Reflex Sympathetic Dystrophy (RSD)

Life is infinitely stranger than anything which the mind of man could invent.

– Sherlock Holmes


FAQS: Reflex Sympathetic Dystrophy (RSD)

The following FAQs about RSD / CRPS are taken from an interview with Dr. Getson on an episode of The Dr. Oz Show.

RSD or Reflex Sympathetic Dystrophy (now known as Complex Regional Pain Syndrome or CRPS) is a problem caused by malfunctioning of the autonomic nervous system. It usually occurs after a traumatic injury. It is characterized by intense pain, usually burning in nature, which seems to be out of proportion to the event which caused the problem.

Other symptoms include muscle spasms or tremors, increased sensitivity to even light touch, atrophy, increased sweating, color and/or temperature changes, altered hair and nail growth. Patients may also experience many internal manifestations such as hoarseness, sensitivity to light and sound, digestive issues, bladder problems, irregular heart rhythms, gynecologic issues, memory loss and compromised immune system functioning.

Most of the patients that I have examined have developed problems following an injury. Sometimes this is a motor-vehicle accident, a fall or other significant trauma. However, I have seen the devastating effects of the disorder following relatively innocuous events such as an inadvertent needle stick by a seamstress.

It is currently estimated that anywhere from 1 to 5 million Americans have been diagnosed with this disorder. It is my opinion that the estimates are low and that the condition is far more widespread.

RSD/CRPS has no national spokesperson and research funding is limited. Furthermore, because the disease is poorly understood, the chronic pain from RSD/CRPS may be mistaken for pain from other physical or psychological conditions. This leads to a decrease in accurate diagnoses.

As with most medical conditions, your doctor will take a comprehensive history and perform a physical exam. Some of the aforementioned symptoms may be evident.

Conventional testing such as x-ray, CAT scan and MRI will serve only to eliminate other possible disorders but will not confirm the diagnosis of CRPS. Nuclear bone scans, once though to be a diagnostic aid have proven otherwise.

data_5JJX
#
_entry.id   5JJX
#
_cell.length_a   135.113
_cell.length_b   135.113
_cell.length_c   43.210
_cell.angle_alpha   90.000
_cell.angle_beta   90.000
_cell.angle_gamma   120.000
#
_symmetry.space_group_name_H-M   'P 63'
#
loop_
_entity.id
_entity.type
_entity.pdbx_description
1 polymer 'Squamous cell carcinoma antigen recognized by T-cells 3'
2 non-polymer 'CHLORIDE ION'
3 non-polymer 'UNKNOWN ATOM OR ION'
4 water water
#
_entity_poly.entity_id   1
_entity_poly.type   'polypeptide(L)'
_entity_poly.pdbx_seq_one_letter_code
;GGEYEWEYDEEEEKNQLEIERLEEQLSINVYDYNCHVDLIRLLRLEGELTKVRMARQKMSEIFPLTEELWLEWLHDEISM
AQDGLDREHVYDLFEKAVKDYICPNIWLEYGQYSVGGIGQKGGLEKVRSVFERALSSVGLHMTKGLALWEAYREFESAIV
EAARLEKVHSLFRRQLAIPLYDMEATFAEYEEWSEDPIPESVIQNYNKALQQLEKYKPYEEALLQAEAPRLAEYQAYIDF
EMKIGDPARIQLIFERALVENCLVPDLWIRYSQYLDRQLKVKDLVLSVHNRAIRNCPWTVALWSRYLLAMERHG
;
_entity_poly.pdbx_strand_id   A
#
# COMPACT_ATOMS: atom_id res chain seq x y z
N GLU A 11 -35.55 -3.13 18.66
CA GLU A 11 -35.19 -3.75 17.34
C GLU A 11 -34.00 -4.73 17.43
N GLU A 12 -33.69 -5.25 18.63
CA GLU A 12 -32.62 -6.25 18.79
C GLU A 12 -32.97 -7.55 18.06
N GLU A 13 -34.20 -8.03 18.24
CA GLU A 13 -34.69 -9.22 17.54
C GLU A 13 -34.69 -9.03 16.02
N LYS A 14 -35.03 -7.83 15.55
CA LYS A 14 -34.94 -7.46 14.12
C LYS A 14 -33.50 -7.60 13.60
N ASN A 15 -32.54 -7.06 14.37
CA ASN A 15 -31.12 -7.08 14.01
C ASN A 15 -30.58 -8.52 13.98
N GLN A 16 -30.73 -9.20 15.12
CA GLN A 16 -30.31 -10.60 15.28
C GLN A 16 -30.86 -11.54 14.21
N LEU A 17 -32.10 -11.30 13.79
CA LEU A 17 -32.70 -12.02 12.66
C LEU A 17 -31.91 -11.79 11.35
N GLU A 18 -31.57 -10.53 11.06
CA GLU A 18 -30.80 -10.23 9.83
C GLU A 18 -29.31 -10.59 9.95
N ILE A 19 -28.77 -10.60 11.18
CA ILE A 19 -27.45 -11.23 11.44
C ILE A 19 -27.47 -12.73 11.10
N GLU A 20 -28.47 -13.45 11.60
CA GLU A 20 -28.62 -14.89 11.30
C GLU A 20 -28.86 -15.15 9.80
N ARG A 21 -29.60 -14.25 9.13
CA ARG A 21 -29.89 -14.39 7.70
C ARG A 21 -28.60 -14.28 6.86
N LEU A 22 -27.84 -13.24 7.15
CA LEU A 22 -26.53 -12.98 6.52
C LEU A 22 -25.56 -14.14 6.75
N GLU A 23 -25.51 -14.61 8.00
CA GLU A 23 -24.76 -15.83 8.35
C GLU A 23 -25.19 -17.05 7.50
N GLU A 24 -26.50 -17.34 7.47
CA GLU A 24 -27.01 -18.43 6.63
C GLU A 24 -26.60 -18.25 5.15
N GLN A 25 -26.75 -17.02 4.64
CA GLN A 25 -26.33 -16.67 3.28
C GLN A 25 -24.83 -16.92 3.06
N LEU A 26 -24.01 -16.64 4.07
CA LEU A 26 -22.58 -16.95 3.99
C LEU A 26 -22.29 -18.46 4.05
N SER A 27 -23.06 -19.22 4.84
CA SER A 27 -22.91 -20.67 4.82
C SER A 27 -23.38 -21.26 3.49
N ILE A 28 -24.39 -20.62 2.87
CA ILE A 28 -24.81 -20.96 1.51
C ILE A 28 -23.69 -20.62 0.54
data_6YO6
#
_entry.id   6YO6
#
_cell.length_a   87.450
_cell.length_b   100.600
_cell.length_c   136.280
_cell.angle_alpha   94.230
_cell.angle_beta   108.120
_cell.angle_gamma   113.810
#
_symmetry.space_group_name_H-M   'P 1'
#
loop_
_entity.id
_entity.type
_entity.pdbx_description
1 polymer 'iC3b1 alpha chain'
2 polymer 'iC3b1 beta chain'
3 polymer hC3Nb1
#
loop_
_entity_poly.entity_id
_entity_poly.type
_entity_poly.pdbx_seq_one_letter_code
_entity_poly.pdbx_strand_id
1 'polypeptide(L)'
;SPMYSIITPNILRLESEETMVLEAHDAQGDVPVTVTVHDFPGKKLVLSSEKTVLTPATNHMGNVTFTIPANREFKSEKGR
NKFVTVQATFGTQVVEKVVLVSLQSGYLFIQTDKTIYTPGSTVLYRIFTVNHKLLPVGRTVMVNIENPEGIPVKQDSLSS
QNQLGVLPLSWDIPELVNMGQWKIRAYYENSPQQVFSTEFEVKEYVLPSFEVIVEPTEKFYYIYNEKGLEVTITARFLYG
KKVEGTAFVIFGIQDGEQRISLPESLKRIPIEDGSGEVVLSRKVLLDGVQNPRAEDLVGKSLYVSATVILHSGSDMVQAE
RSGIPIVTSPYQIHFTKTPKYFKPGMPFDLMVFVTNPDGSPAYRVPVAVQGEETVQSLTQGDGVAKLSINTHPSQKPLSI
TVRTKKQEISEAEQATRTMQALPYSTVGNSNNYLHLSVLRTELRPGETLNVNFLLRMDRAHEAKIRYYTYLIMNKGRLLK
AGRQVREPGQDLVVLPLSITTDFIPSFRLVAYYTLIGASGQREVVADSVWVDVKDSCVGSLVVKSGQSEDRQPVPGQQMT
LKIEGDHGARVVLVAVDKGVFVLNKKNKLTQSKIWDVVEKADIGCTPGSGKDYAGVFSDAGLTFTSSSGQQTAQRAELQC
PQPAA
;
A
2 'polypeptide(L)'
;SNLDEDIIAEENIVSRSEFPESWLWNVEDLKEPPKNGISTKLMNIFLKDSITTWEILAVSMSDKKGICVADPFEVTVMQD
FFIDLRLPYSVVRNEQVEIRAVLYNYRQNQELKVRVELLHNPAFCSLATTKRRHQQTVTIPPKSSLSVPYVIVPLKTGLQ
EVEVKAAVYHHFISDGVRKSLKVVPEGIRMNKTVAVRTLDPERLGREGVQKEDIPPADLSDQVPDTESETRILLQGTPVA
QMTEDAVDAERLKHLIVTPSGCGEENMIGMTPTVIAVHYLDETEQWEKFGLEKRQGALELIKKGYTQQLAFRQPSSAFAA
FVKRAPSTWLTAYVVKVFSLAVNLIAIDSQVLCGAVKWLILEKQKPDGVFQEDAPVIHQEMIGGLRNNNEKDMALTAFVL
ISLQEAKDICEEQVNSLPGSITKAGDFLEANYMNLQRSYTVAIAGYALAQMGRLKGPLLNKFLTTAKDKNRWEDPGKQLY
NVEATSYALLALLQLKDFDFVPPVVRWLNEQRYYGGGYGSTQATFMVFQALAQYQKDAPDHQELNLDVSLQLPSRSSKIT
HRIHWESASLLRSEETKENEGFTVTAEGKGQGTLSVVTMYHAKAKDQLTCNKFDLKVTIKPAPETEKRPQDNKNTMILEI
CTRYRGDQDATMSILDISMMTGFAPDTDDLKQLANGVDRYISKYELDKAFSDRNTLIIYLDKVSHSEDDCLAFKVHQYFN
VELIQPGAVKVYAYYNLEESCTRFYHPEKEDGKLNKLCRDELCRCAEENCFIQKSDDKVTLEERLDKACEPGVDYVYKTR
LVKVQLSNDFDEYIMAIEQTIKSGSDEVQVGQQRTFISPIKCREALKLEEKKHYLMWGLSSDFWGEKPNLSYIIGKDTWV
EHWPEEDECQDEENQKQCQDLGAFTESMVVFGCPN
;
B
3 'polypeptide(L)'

I have found that the only test that has proven to be accurate is thermography or Infrared imaging which will show the sympathetic dysfunction and identify the disorder. This test is contact-free and painless making it ideal for a pain-afflicted individual.

There are multiple available treatment options. However, treatment always begins with mobilization. Physical and occupational therapy are helpful in the early stages. However, the patient should be cautioned to be extremely careful in their choice of therapy because excessive or incorrect therapy can be quite harmful.

Many also use medications to treat the symptoms. Medications include anti-seizure drugs, muscle relaxants, anti-inflammatory agents and pain medicines.

Interventional treatments include injections, infusions and implanted devices.

Treatment of concurrent problems, such as fractures, disc disorders or other injuries is essential to achieve the best possible outcome in RSD/CRPS treatment.

Recent studies have shown that infusions of Ketamine have been of great help. Ongoing research is testing new forms of treatment.

We have also found that dietary changes have made a substantial difference in reducing the pain and other symptoms. Adjusting the diet to exclude gluten and other highly inflammatory foods has been greatly successful.

Additionally, a positive attitude and support from family and friends leads to better outcomes.

As with any disorder, the earlier the treatment is initiated the better the outcome. However, we have been fortunate to have good results in individuals afflicted for months and even years.

No, but this is not unusual in medicine. Many diseases are not “curable” but are treatable and controllable. This is the goal of treatment in RSD/CRPS – to control the dysfunction and facilitate a relatively normal lifestyle.

Women get the disorder about four times more often than men. There is no age limitation  – I have treated patients from 6 to 88 years of age.

Some theories suggest a genetic predisposition for the disorder. In fact, I have treated more than a dozen families with more than one member who suffers from RSD/CRPS.

This is a really interesting point. In my opinion, fibromyalgia is really a form of CRPS. Fibromyalgia and RSD/CRPS have many similarities: Both involve serious pain and mostly afflict women. However, CRPS is far more involved with more intense pain levels and internal organ manifestations.

There are many groups and associations that can provide more information. The national organization is the Reflex Sympathetic Dystrophy Association of America.

Most family doctors and specialists do not have specialized knowledge in the evaluation and treatment of RSD/CRPS. The RSD Association can provide you with an individual in your area who has been shown to demonstrate expertise. Often, however, it becomes necessary to travel to find a physician who treats the disorder on a full-time basis and is up to date with the most current information.

Did You Know?

that RSD can cause intermittent hoarseness by affecting the branchial plexus? The hoarseness is NOT allergies or "getting sick" - it is a manifestation of the disease!


Featured In

The Pain Practitioner, December 2016. CRPS is underdiagnosed. Estimates of the number of people diagnosed with CRPS range from 250,000 to 2 million, and it is estimated that at least 50,000 new cases are diagnosed every year. Click here to read this article.


More Information

Complex regional pain syndrome (CRPS) is a chronic progressive disease characterized by severe pain, swelling and changes in the skin.

Pain Week: Complex Regional Pain Syndrome

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